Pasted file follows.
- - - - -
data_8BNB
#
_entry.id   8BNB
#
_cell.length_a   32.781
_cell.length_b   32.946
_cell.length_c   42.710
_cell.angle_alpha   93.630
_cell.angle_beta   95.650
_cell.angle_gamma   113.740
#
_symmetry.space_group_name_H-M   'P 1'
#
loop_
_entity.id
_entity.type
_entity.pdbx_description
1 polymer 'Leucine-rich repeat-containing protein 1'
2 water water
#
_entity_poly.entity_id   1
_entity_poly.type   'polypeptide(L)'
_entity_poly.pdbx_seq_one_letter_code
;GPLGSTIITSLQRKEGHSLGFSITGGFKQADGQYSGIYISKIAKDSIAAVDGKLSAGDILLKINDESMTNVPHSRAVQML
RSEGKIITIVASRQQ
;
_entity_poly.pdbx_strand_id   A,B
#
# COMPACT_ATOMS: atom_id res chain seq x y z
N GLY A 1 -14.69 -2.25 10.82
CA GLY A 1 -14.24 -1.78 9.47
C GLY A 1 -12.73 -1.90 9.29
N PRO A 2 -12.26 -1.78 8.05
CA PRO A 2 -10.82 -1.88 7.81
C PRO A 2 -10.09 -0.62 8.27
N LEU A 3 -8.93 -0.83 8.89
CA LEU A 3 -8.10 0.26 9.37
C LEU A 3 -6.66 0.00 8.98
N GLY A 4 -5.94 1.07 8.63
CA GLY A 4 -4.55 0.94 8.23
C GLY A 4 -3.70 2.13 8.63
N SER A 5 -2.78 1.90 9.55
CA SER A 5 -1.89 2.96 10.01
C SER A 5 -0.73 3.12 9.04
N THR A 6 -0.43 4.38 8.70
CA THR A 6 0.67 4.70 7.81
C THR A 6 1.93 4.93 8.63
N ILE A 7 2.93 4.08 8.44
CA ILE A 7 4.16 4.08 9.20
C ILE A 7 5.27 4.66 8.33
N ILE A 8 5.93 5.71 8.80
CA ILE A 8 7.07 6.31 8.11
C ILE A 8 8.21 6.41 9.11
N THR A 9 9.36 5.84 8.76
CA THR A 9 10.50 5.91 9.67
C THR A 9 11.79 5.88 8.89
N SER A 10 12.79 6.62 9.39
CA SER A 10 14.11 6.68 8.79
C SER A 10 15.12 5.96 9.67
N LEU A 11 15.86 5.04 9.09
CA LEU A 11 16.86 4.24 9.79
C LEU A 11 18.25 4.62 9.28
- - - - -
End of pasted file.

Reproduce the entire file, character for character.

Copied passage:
data_8BNB
#
_entry.id   8BNB
#
_cell.length_a   32.781
_cell.length_b   32.946
_cell.length_c   42.710
_cell.angle_alpha   93.630
_cell.angle_beta   95.650
_cell.angle_gamma   113.740
#
_symmetry.space_group_name_H-M   'P 1'
#
loop_
_entity.id
_entity.type
_entity.pdbx_description
1 polymer 'Leucine-rich repeat-containing protein 1'
2 water water
#
_entity_poly.entity_id   1
_entity_poly.type   'polypeptide(L)'
_entity_poly.pdbx_seq_one_letter_code
;GPLGSTIITSLQRKEGHSLGFSITGGFKQADGQYSGIYISKIAKDSIAAVDGKLSAGDILLKINDESMTNVPHSRAVQML
RSEGKIITIVASRQQ
;
_entity_poly.pdbx_strand_id   A,B
#
# COMPACT_ATOMS: atom_id res chain seq x y z
N GLY A 1 -14.69 -2.25 10.82
CA GLY A 1 -14.24 -1.78 9.47
C GLY A 1 -12.73 -1.90 9.29
N PRO A 2 -12.26 -1.78 8.05
CA PRO A 2 -10.82 -1.88 7.81
C PRO A 2 -10.09 -0.62 8.27
N LEU A 3 -8.93 -0.83 8.89
CA LEU A 3 -8.10 0.26 9.37
C LEU A 3 -6.66 0.00 8.98
N GLY A 4 -5.94 1.07 8.63
CA GLY A 4 -4.55 0.94 8.23
C GLY A 4 -3.70 2.13 8.63
N SER A 5 -2.78 1.90 9.55
CA SER A 5 -1.89 2.96 10.01
C SER A 5 -0.73 3.12 9.04
N THR A 6 -0.43 4.38 8.70
CA THR A 6 0.67 4.70 7.81
C THR A 6 1.93 4.93 8.63
N ILE A 7 2.93 4.08 8.44
CA ILE A 7 4.16 4.08 9.20
C ILE A 7 5.27 4.66 8.33
N ILE A 8 5.93 5.71 8.80
CA ILE A 8 7.07 6.31 8.11
C ILE A 8 8.21 6.41 9.11
N THR A 9 9.36 5.84 8.76
CA THR A 9 10.50 5.91 9.67
C THR A 9 11.79 5.88 8.89
N SER A 10 12.79 6.62 9.39
CA SER A 10 14.11 6.68 8.79
C SER A 10 15.12 5.96 9.67
N LEU A 11 15.86 5.04 9.09
CA LEU A 11 16.86 4.24 9.79
C LEU A 11 18.25 4.62 9.28